15 Feb 2015
Recently, when writing code for my blog post on drop downs, “DropDownListFor with Dictionaries in
ASP.NET MVC and why SelectList wants to kill you”, I stumbled over an interesting problem –
when using ASP.NET MVC HTML helpers, such as
render controls and
@Html.ValidationMessageFor() to render validation error messages, I realised
that ASP.NET MVC uses its own CSS classes, so no errors are getting highlighted when using Bootstrap
There’s nothing wrong with MVC as such in here, as it is meant to be CSS framework agnostic, meaning you should be able to use it with any CSS framework.
To get a better understanding of the problem, have a look at this HTML that’s generated by MVC on postback. It contains an error message for a required text field.
As you can see, ASP.NET uses its own CSS classes, such as
input-validation-error (used to
highlight control with an invalid value) and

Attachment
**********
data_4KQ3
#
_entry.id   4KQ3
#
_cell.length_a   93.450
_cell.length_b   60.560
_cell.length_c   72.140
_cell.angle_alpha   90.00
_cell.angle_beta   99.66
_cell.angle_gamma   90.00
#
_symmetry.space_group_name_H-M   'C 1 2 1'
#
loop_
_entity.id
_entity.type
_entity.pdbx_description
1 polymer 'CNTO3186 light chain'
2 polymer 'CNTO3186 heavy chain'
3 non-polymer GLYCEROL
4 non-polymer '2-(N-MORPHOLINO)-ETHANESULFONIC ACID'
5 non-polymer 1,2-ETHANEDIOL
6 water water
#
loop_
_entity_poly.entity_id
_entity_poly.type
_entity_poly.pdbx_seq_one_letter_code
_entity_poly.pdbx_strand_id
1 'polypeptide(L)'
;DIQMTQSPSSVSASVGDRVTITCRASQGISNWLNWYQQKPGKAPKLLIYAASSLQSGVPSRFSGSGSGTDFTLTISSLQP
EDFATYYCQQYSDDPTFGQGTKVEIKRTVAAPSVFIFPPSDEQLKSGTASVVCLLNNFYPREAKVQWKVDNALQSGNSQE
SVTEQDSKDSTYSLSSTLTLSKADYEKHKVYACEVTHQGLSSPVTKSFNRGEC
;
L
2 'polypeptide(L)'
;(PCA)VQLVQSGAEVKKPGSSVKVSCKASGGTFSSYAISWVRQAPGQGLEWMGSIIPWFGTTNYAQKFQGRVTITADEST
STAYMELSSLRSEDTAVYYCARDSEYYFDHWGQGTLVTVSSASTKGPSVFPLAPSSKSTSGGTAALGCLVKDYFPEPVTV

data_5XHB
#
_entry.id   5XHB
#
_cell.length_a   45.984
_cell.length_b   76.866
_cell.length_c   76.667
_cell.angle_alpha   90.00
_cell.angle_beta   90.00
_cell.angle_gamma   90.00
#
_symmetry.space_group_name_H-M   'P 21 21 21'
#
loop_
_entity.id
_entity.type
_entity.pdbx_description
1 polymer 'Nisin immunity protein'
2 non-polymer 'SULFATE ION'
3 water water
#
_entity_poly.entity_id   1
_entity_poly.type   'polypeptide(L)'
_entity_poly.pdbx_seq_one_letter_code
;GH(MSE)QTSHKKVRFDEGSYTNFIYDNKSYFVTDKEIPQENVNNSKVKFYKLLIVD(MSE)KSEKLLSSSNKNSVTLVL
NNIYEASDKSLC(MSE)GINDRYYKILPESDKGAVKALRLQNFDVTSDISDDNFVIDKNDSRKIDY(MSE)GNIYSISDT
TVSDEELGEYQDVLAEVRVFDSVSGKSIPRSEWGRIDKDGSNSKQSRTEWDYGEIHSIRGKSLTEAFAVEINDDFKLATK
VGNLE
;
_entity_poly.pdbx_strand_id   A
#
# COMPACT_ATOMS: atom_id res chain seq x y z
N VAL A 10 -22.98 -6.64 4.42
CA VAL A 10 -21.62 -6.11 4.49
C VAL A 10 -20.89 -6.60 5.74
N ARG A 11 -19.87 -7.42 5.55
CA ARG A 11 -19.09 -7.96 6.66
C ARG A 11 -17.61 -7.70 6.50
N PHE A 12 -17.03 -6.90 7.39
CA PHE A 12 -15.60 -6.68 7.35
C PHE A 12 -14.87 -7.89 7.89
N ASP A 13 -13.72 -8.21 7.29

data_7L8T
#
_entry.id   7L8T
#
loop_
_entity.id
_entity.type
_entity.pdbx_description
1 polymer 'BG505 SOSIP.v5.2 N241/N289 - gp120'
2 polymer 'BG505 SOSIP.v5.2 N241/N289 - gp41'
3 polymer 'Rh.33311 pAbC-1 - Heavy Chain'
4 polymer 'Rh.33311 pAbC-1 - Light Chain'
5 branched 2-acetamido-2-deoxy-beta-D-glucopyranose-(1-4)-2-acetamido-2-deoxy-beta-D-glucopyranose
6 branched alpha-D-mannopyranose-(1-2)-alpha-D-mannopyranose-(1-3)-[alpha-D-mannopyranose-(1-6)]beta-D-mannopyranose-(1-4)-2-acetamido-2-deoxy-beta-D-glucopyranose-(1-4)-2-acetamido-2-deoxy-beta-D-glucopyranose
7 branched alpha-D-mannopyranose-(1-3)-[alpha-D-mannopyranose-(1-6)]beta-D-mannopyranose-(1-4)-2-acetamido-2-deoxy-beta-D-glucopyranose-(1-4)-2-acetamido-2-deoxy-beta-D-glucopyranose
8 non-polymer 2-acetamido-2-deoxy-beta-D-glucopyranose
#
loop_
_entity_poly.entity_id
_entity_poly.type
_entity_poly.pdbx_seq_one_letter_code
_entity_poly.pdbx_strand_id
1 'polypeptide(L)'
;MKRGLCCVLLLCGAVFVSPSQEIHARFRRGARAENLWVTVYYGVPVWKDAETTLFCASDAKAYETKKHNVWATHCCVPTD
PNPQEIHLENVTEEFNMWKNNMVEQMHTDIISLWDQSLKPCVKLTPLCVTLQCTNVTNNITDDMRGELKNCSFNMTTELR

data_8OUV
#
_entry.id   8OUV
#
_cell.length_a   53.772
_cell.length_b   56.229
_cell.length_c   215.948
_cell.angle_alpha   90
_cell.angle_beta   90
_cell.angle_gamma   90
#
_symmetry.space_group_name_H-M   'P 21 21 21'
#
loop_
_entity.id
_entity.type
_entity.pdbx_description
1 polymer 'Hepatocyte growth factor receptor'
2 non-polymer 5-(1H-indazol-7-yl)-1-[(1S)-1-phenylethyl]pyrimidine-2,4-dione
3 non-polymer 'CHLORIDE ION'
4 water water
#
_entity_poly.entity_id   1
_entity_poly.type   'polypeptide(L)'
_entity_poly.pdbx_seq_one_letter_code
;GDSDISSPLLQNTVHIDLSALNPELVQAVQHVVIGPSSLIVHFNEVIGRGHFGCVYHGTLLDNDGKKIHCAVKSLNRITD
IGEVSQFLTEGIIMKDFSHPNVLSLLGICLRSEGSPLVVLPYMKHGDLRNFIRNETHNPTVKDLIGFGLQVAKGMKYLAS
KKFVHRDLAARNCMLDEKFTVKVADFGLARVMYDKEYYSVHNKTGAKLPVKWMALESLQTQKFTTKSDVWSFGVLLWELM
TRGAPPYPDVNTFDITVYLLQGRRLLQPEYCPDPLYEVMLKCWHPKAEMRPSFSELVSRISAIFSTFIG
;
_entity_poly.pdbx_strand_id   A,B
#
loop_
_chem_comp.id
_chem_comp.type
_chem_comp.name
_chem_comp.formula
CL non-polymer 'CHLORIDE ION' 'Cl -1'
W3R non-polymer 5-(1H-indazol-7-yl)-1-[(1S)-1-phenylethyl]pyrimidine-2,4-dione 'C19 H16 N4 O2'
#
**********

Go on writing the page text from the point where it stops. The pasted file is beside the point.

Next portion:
field-validation-error which contains explanatory
text for the error.
Without proper styling the above HTML looks like this:
Not too bad, but could be better. Bootstrap 3 has this awesome indication for invalid form controls, and it highlights the entire control and the error text:
So following Bootstrap’s own documentation we need to make sure that control with error has a
parent with the class of
has-error and the validation error message element needs to have the
text-danger. That’s how HTML needs to look like to get proper error highlighting:
Most likely though you’re using in-built ASP.NET MVC’s own unobtrusive jQuery validation, in
which case we need to hook into
errorPlacement events of the jQuery Validation
Now admittedly this is a tad hacky, I personally don’t like how our validation code assumes a number of dangerous things, such as knowledge of parameter lists for internal functions, but it works.
FluentValidation is another popular library for ASP.NET MVC, and given it integrates with standard validation, you can use solutions listed above to make it work.
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